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Corn syrup

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**Production and Commercial Aspects**:
– Corn syrup is produced from number 2 yellow dent corn.
– Enzymes like α-amylase and glucoamylase break down starch into glucose during production.
– It takes about 2,300 liters of corn to produce a tonne of glucose syrup.
– Different grades of syrup are rated by their dextrose equivalent (DE).
– Common commercial corn syrup products include light and dark corn syrup.
– The U.S. is a major producer of corn syrup, primarily made from corn starch.
– High fructose corn syrup is a common variant used in many products.

**Uses and History**:
– Corn syrup is used as a thickener, sweetener, and humectant in foods.
– It is a primary ingredient in commercial pancake syrups and processed foods.
Glucose syrup was the primary sweetener before the rise of high-fructose corn syrup.
– Corn syrup was sold in barrels in the 19th century and bottled by Corn Products Refining Company in 1902.
– Karo Syrup was marketed heavily in the early 20th century and as a sugar substitute during wartime.
– Corn syrup has a long history of being used in various recipes and food products.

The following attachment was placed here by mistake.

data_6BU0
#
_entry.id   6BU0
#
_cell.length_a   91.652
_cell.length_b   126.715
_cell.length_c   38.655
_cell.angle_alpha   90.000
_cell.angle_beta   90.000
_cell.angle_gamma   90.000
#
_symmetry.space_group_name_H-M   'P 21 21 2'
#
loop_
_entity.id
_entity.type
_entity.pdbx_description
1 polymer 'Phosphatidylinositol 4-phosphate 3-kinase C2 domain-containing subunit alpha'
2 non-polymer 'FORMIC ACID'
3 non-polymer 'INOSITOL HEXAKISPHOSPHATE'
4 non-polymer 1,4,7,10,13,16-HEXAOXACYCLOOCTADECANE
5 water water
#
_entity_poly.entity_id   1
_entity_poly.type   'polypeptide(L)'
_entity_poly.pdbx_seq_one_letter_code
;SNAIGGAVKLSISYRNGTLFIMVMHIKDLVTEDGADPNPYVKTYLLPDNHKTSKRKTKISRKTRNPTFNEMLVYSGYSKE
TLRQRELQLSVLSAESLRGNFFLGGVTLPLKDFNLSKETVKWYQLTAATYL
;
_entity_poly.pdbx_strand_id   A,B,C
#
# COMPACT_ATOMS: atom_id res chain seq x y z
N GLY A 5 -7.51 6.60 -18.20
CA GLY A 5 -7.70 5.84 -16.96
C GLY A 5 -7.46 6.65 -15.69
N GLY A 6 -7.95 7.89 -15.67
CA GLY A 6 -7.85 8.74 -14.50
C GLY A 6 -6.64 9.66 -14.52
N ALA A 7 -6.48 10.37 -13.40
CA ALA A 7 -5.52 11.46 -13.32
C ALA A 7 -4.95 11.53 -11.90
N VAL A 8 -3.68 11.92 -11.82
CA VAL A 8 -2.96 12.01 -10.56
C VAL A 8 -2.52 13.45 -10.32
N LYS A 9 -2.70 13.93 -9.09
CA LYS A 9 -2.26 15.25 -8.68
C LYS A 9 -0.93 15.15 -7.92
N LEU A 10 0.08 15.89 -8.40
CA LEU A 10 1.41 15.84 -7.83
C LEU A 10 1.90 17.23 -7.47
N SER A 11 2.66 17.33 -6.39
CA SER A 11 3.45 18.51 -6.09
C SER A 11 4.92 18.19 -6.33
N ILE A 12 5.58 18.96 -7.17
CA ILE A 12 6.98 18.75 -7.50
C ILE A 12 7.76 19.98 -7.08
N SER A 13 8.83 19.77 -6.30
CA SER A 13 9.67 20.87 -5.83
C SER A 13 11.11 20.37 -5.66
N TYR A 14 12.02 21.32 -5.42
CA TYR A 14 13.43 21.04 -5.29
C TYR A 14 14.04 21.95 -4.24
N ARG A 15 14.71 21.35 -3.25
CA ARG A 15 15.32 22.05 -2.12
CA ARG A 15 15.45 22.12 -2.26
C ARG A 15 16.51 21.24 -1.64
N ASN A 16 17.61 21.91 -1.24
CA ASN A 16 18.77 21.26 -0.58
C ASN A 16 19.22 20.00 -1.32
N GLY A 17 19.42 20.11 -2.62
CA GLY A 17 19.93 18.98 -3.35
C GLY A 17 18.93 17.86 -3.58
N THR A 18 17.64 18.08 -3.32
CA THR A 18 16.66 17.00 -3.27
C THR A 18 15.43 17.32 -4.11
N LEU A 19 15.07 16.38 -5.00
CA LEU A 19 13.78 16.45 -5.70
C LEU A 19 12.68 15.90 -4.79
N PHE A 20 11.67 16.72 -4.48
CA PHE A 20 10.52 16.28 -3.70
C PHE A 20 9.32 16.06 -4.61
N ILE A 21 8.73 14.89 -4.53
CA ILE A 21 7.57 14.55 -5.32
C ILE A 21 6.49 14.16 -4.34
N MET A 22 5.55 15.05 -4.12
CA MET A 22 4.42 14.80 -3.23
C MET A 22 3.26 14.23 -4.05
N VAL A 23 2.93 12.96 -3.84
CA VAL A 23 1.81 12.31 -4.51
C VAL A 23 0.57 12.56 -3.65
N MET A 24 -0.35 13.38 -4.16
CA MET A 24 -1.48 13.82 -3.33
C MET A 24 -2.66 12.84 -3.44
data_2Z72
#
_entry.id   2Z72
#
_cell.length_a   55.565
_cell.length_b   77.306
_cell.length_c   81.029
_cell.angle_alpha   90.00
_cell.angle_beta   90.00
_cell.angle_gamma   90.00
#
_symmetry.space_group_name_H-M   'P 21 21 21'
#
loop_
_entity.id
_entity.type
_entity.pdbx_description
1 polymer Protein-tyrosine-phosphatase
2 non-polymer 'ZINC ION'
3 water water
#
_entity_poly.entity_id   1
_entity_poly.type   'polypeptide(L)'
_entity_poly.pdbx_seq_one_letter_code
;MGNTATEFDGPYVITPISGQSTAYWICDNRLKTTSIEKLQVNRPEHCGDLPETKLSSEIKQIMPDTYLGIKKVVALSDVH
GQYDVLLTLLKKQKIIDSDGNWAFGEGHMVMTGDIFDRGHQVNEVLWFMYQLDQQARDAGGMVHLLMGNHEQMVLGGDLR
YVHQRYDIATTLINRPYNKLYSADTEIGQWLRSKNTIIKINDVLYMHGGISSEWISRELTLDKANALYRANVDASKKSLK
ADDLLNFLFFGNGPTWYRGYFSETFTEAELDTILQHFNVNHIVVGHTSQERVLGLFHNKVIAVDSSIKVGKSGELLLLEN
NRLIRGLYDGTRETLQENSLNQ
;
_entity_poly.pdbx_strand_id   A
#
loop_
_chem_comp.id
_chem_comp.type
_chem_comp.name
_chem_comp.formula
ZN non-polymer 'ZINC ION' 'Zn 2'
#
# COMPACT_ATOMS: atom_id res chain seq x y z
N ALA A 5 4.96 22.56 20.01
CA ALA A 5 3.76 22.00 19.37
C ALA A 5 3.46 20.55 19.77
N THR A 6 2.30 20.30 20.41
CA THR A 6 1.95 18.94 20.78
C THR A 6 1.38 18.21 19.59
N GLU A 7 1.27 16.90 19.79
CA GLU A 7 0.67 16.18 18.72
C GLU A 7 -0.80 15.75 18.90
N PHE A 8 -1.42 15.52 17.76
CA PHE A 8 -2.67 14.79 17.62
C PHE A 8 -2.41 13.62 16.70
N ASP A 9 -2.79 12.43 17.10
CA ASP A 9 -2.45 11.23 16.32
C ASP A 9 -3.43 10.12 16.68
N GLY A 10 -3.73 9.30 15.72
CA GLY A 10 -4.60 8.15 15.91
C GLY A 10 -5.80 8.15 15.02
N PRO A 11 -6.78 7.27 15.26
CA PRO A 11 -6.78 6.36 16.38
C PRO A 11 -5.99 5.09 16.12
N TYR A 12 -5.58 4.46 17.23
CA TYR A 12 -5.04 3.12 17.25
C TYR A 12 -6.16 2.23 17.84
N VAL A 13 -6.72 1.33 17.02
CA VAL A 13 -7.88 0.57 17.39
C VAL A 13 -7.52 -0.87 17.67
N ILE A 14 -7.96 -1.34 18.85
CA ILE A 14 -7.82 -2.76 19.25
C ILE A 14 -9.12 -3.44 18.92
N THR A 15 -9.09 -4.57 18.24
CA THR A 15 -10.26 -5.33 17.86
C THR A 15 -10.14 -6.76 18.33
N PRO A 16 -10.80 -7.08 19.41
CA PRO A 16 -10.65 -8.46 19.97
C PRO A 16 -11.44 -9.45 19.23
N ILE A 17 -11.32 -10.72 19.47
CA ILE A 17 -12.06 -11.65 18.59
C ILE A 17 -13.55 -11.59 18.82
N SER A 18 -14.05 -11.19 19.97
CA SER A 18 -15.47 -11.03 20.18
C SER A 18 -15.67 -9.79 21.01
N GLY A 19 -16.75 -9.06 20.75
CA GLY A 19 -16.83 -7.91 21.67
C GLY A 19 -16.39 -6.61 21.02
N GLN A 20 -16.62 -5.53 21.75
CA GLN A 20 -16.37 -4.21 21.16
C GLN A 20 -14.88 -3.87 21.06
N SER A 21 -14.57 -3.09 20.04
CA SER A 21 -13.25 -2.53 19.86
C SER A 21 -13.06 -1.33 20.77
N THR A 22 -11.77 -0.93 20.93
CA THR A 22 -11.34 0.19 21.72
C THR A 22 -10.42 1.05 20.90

**Health Concerns and Substitutes**:
– High consumption of corn syrup has been linked to obesity and diabetes.
– Corn syrup is a source of empty calories with low nutritional value.
– Moderation in consumption is advised due to potential health risks.
Maple syrup, honey, agave nectar, brown rice syrup, molasses, and golden syrup can be used as substitutes.
– Each substitute may impart a different flavor profile to the dish.

**Related Products and References**:
Candy corn, high-fructose corn syrup, and high-maltose corn syrup are related products.
Maple syrup, mizuame, and molasses are other types of syrups.
– References to studies and reports offer further insights into corn syrup production and usage.
– Various studies and reports provide information on the production and use of glucose syrup.
– Books on sweeteners from starch and their properties offer in-depth knowledge.

**Economic Impact**:
– Corn syrup production contributes to the agricultural economy, affecting corn prices and production.
– The demand for corn syrup supports jobs in farming and food processing.
– Changes in consumer preferences can impact the market for corn syrup.
– The corn syrup industry is influenced by global trade policies and regulations.

Corn syrup (Wikipedia)

Corn syrup is a food syrup which is made from the starch of corn/maize and contains varying amounts of sugars: glucose, maltose and higher oligosaccharides, depending on the grade. Corn syrup is used in foods to soften texture, add volume, prevent crystallization of sugar, and enhance flavor. It can be processed into high-fructose corn syrup (HFCS) by using the enzyme D-xylose isomerase to convert a large proportion of its glucose into sweeter fructose.

Corn syrup
A railroad tank car carrying corn syrup

The more general term glucose syrup is often used synonymously with corn syrup, since glucose syrup in the United States is most commonly made from corn starch. Technically, glucose syrup is any liquid starch hydrolysate of mono-, di-, and higher-saccharides and can be made from any source of starch: wheat, tapioca and potatoes are the most common other sources.

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